Unlike those entering from within the CTA, those entering from outside the CTA will still be subject to immigration control but they will not require leave to enter or remain. As with those entering from within the CTA at present, there will be no time limit on the period for which they may remain. As with those entering from within the CTA at present, no restrictions on work, study, and residence may be imposed. In the result, from 2021 onwards (i.e. after the Brexit transition period comes to an end), an Irish citizen banker or self-employed journalist arriving in the UK from anywhere  for the first time will be free to work, whereas their fellow EU citizens, a German banker and a self-employed Italian journalist, similarly arriving for the first time, will not. Both will have lost EU free movement rights but the Irish citizens will have CTA rights, whereas the German citizen and the Italian citizen  (where not covered by the EU-UK Withdrawal Agreement) will be subject to UK Immigration Rules

In the proposed section 3ZA of the 1971 Act, the first exception to the freedom from the requirement for leave  is where an Irish citizen is subject to a deportation order; the second exception is where there are extant directions for the Irish citizen’s exclusion (on ‘conducive to the public good’ grounds, NB note the absence of any reference to national security criteria, thus it appears the power to exclude is now broader) and she has had notice of the same; and the third exception is where the Irish citizen is excluded by virtue of being subject to a travel ban made under an international instrument (NB from the end of the transition period (31 December 2020), the 1972 Order is amended so that this also applies to those who arrive in the UK from Ireland).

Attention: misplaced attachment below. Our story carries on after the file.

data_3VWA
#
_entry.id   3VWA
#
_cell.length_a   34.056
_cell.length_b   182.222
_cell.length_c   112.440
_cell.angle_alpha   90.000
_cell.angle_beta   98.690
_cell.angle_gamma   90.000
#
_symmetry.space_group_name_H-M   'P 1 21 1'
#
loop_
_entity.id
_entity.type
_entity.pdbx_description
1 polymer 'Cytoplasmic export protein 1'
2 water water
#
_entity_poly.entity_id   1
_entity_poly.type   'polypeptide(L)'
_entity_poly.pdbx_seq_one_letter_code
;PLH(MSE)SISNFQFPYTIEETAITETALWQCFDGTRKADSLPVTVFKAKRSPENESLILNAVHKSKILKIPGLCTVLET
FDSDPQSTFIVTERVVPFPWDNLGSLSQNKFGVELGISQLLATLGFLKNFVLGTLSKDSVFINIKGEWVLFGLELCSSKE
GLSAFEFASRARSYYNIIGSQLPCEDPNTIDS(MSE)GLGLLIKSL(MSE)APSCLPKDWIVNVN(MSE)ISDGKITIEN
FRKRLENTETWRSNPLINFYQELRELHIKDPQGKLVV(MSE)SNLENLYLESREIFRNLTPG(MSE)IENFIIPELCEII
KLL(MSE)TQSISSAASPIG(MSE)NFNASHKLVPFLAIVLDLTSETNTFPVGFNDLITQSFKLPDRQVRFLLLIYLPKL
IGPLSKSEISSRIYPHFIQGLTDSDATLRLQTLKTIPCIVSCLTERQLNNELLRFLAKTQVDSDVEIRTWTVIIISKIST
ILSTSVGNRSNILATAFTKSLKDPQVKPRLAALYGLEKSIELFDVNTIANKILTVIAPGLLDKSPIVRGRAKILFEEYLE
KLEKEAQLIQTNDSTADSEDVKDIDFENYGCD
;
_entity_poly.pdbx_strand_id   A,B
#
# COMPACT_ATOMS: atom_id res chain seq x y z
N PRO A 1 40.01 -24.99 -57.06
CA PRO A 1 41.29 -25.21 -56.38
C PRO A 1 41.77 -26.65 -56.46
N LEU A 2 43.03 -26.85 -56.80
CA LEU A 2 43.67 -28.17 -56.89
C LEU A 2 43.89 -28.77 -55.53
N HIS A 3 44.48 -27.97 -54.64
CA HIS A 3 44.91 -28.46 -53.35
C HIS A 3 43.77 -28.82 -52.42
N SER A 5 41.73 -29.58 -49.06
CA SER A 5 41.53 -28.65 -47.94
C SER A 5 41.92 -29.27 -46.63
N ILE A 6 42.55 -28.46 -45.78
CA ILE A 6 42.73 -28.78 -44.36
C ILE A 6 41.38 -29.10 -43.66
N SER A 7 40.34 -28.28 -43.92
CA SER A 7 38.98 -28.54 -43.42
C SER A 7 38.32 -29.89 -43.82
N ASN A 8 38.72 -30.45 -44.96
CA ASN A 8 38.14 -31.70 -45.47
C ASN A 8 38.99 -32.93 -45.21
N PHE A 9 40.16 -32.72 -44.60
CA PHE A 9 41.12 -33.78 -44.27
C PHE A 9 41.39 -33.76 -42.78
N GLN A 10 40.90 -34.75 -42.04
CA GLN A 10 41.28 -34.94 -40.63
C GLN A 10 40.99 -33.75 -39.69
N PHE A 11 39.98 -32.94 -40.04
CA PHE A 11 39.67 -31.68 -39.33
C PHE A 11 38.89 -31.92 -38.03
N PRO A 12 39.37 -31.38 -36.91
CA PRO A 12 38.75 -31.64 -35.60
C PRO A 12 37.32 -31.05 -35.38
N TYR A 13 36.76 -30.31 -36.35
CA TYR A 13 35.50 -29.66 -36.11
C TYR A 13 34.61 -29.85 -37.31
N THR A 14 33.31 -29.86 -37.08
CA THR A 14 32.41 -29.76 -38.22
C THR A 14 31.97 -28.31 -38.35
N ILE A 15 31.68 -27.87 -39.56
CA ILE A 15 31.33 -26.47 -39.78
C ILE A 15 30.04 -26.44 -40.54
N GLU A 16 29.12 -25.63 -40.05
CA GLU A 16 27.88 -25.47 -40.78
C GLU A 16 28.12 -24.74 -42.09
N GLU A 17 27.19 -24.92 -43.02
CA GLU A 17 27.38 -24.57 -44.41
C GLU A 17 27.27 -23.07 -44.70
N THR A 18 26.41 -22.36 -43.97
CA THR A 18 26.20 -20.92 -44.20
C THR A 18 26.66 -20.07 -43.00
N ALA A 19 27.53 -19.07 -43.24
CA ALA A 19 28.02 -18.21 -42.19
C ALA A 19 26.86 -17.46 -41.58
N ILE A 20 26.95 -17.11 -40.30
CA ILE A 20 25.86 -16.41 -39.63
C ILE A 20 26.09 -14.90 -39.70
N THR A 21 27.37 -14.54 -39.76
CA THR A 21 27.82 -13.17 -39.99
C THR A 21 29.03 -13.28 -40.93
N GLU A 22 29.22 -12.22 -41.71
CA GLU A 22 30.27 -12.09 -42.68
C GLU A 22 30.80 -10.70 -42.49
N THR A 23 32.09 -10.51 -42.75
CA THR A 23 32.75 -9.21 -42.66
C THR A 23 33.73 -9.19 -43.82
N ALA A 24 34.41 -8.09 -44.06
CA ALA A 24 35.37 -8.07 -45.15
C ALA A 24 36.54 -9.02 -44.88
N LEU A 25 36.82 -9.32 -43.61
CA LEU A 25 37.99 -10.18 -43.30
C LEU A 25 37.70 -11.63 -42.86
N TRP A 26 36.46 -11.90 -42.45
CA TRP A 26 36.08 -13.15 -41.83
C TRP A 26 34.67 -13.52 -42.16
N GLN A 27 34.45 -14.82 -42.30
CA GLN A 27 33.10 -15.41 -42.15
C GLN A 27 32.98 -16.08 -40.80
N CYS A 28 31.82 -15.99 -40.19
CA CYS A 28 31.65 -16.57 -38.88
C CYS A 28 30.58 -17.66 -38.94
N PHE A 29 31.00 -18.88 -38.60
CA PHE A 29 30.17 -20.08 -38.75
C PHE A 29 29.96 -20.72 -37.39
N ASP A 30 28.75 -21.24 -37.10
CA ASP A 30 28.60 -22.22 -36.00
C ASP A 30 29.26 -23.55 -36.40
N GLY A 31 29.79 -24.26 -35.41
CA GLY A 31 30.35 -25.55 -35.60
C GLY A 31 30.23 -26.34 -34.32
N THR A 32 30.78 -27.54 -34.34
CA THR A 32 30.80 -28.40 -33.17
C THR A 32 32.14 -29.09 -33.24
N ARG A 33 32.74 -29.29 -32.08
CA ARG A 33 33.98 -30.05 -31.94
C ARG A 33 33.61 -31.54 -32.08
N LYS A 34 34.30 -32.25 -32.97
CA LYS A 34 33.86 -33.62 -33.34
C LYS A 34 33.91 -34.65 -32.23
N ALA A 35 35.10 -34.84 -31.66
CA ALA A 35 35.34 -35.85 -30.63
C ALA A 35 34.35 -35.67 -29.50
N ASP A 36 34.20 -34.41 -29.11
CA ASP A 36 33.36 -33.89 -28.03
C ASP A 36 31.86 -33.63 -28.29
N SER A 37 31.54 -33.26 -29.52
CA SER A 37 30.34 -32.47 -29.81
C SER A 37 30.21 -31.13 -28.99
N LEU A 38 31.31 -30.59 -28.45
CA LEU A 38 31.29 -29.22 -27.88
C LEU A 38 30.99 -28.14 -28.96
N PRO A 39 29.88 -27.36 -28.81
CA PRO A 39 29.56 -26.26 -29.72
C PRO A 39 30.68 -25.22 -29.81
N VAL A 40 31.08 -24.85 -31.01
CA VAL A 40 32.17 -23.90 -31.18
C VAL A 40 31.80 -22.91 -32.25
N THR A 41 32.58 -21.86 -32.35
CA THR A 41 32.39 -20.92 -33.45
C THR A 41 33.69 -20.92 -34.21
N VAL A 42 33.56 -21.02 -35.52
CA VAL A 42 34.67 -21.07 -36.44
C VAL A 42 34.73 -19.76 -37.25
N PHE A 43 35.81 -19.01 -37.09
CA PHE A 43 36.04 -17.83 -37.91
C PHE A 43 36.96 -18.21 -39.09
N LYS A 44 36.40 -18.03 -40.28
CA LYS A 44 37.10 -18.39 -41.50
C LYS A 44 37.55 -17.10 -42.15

Further, section 3ZA of the 1971 Act will make explicit that where an exception applies, an Irish citizen arriving in the UK on a local journey from anywhere in the CTA, may not enter the UK without leave. In other words, a grant of leave to enter will be required.

Finally, there are further minor amendments. One removes Irish citizens from the exclusion that prohibits them from entering the UK without leave on a local journey from within the CTA, where they have at any time been refused leave to enter the UK and have not since been given leave to enter. This amendment is to ensure that from the end of the Brexit transition period (31 December 2020), the position of those Irish citizens arriving in the UK on a local journey from within the CTA, is the same as those arriving from elsewhere (i.e.  subject to new section 3ZA of the 1971 Act). The other minor amendment ensures a consistency of approach as between the UK immigration control regime and the equivalent regimes that apply in the other British territories in the CTA: the Channel Islands and the Isle of Man. It is made  in the context of clause 7 of the Bill, allowing for the provisions of clause 2 (providing for Irish citizens in respect of UK immigration control), to be extended to the immigration control regimes in those territories.

What’s missing?

There is no provision to capture the distinct position of Irish citizens (who are not also British citizens) who fall within the scope of the Good Friday Agreement as belonging to the people of Northern Ireland. Such persons ought not to be liable to deportation. Further, an opportunity has been missed to give statutory form to the high threshold (‘exceptional circumstances’) that that must be leapt over by the Secretary of State before an Irish citizen may be deported in the public interest.